The Foreman project maintains its own Jenkins instance for continuous integration at http://ci.theforeman.org/
Pull request testing¶
Core Foreman projects have GitHub pull requests tested on our Jenkins instance so it's identical to the way we test the primary development branches themselves. Less significant projects (such as installer submodules) may use Travis CI.
Every project that needs PR testing requires two Jenkins jobs. Taking core Foreman as an example:
- Test job for the main development branch (develop or master): test_develop
- Test job taking a single "pr_number" parameter that applies a patch and tests: test_develop_pull_request
The PR test job takes the PR number parameter, downloads the patch from GitHub (by appending a .patch extension to the PR URL), applies it to the local checkout of the project and then builds as normal. This process means PRs are effectively rebased onto the current development branch before tests are run, rather than testing the branch as-is. GitHub tracks "mergeability" so we don't test PRs that can't be merged cleanly.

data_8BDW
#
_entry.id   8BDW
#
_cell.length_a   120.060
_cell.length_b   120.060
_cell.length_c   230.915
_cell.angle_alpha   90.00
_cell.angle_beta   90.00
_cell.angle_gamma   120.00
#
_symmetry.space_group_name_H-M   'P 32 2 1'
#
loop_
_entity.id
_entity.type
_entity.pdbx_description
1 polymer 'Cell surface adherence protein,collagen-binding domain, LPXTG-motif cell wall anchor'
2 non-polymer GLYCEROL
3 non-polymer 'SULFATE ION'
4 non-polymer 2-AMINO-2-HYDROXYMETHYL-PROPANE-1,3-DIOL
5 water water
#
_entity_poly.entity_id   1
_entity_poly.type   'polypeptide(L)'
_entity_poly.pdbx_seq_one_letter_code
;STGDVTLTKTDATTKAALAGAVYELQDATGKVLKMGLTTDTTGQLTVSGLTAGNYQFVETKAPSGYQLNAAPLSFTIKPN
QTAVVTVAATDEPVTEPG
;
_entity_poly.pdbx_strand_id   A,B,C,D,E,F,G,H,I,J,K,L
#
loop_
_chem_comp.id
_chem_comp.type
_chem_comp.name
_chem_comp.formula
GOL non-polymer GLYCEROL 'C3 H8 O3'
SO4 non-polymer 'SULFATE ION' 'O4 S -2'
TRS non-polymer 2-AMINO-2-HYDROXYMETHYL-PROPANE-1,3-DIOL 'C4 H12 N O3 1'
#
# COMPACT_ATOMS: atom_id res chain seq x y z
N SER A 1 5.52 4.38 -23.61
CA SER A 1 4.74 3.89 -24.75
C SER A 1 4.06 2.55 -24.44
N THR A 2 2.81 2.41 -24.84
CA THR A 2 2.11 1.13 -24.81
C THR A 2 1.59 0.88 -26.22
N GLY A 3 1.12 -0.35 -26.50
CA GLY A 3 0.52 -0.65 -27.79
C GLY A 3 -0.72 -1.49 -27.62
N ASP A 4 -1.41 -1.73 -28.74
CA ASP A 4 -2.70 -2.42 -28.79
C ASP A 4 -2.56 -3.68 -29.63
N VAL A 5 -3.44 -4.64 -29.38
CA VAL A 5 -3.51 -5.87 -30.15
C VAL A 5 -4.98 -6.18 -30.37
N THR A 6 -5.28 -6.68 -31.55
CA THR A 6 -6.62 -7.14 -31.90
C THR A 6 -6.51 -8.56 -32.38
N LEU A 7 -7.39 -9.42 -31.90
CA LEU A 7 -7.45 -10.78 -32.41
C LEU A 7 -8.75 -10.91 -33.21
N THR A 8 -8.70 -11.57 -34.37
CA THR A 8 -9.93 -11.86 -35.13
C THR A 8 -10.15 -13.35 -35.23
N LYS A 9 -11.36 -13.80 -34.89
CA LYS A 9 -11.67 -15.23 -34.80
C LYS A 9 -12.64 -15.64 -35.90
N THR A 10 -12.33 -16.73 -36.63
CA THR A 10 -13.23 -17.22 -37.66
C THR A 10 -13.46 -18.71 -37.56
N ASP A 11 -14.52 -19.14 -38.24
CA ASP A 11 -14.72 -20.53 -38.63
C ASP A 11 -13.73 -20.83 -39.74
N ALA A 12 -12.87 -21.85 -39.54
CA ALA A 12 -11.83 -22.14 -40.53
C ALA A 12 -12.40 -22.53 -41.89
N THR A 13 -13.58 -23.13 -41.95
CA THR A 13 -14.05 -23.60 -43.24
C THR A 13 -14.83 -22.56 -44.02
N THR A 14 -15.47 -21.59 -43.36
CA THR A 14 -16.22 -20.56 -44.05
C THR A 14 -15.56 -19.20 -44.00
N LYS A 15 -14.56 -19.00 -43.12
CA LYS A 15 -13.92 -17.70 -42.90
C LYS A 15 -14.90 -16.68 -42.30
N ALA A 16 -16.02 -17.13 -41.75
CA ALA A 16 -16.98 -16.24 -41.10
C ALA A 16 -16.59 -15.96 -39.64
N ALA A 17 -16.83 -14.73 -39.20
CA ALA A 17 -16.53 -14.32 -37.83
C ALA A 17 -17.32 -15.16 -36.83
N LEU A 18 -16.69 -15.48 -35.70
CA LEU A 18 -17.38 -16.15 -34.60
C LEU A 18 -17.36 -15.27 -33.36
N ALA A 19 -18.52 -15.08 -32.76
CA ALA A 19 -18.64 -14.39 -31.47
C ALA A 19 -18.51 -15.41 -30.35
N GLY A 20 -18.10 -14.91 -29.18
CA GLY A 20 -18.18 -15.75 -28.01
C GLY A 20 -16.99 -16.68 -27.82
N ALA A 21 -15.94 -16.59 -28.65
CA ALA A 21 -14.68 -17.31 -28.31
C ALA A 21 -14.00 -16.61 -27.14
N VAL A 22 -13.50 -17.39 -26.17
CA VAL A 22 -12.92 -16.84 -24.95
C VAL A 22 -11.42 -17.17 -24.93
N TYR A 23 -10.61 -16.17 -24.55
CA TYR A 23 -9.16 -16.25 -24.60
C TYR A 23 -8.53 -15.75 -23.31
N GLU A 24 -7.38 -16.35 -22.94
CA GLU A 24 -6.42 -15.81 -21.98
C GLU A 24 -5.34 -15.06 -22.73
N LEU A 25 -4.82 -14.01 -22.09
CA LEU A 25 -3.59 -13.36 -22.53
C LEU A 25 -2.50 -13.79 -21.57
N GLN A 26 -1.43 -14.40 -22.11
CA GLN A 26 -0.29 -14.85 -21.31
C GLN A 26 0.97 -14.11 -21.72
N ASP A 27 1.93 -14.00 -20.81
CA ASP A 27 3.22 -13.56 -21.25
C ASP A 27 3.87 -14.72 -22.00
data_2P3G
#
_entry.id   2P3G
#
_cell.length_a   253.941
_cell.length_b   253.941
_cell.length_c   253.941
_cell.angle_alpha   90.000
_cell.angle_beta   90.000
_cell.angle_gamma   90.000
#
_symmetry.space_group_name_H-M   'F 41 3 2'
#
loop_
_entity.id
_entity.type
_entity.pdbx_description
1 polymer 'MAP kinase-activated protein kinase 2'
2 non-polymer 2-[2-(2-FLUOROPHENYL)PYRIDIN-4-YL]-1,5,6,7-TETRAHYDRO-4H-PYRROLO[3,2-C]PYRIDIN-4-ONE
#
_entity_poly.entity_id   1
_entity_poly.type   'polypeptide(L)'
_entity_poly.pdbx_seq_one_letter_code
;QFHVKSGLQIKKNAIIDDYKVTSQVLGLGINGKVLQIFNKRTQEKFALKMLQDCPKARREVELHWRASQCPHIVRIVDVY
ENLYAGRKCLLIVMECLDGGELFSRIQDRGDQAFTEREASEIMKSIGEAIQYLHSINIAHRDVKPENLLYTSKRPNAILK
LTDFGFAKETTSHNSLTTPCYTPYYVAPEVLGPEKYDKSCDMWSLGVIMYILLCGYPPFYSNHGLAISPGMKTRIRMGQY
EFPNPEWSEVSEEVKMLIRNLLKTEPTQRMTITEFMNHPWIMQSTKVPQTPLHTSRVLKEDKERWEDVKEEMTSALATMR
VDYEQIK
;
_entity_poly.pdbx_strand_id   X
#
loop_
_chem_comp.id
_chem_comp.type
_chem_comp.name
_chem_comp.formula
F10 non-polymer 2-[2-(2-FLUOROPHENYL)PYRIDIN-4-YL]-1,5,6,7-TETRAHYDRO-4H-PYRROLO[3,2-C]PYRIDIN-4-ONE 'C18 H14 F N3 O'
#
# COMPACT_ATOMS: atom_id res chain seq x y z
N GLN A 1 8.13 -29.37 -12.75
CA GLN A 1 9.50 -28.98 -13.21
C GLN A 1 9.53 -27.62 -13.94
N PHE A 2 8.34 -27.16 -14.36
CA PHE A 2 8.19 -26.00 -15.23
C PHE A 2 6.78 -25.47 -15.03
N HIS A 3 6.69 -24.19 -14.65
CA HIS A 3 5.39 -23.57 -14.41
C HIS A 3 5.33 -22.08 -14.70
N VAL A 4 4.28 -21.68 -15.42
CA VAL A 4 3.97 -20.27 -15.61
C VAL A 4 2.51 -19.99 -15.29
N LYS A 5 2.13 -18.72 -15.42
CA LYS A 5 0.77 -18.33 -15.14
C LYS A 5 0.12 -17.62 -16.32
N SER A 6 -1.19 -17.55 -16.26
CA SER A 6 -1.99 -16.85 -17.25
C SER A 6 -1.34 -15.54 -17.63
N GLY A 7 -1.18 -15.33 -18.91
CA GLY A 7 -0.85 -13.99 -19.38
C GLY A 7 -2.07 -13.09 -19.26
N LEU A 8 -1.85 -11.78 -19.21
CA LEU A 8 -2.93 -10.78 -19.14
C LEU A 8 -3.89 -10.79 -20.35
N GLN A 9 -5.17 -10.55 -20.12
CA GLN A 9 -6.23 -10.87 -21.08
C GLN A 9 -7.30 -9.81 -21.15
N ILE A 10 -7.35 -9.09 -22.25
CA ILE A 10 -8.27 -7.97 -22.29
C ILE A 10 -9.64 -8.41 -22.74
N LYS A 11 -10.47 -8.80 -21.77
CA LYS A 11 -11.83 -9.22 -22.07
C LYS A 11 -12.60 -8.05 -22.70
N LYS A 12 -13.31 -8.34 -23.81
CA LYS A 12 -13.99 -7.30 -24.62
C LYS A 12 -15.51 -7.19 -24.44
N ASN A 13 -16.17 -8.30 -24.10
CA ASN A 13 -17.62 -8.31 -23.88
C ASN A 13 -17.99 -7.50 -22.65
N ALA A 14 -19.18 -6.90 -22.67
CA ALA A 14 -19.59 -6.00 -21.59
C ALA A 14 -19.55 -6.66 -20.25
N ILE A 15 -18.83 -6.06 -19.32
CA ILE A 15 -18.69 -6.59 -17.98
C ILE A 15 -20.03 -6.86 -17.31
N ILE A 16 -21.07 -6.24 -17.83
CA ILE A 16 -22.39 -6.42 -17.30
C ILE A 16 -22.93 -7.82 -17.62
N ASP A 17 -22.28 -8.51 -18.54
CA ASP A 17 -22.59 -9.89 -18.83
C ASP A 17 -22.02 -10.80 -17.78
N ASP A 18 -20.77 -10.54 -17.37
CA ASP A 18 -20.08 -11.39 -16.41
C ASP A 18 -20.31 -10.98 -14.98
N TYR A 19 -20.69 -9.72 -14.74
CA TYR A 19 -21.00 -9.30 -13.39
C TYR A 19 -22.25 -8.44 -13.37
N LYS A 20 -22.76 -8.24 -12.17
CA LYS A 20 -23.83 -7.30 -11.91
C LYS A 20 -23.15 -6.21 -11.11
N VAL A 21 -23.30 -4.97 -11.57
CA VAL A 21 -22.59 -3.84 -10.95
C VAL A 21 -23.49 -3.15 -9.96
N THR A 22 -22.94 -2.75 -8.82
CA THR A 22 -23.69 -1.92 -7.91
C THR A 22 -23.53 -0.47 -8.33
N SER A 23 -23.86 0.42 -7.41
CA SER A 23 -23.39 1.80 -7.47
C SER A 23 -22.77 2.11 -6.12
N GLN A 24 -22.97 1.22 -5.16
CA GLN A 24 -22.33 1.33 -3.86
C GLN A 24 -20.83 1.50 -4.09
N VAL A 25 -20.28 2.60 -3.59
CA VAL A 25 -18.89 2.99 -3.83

The results from these PR jobs are only stored for a few weeks, sufficient for reviews.
To initiate the PR tests, the test-pull-requests script is used to scan for open PRs, check they're mergeable and then trigger the Jenkins job. The script is a fork from the OpenShift upstream, enhanced in a few areas including changing from comment-based updates to the GitHub status API.
The script runs under the pull_request_scanner job under Jenkins and is set to run a few times every hour. It scans all configured projects for PRs and then exits, leaving the PR test jobs themselves to execute asynchronously.
The configuration files are deployed via our Puppet infrastructure for each project, and mostly just detail the GitHub repos, branches and Jenkins job names. These are managed in the slave foreman-infra module in slave itself and templates/.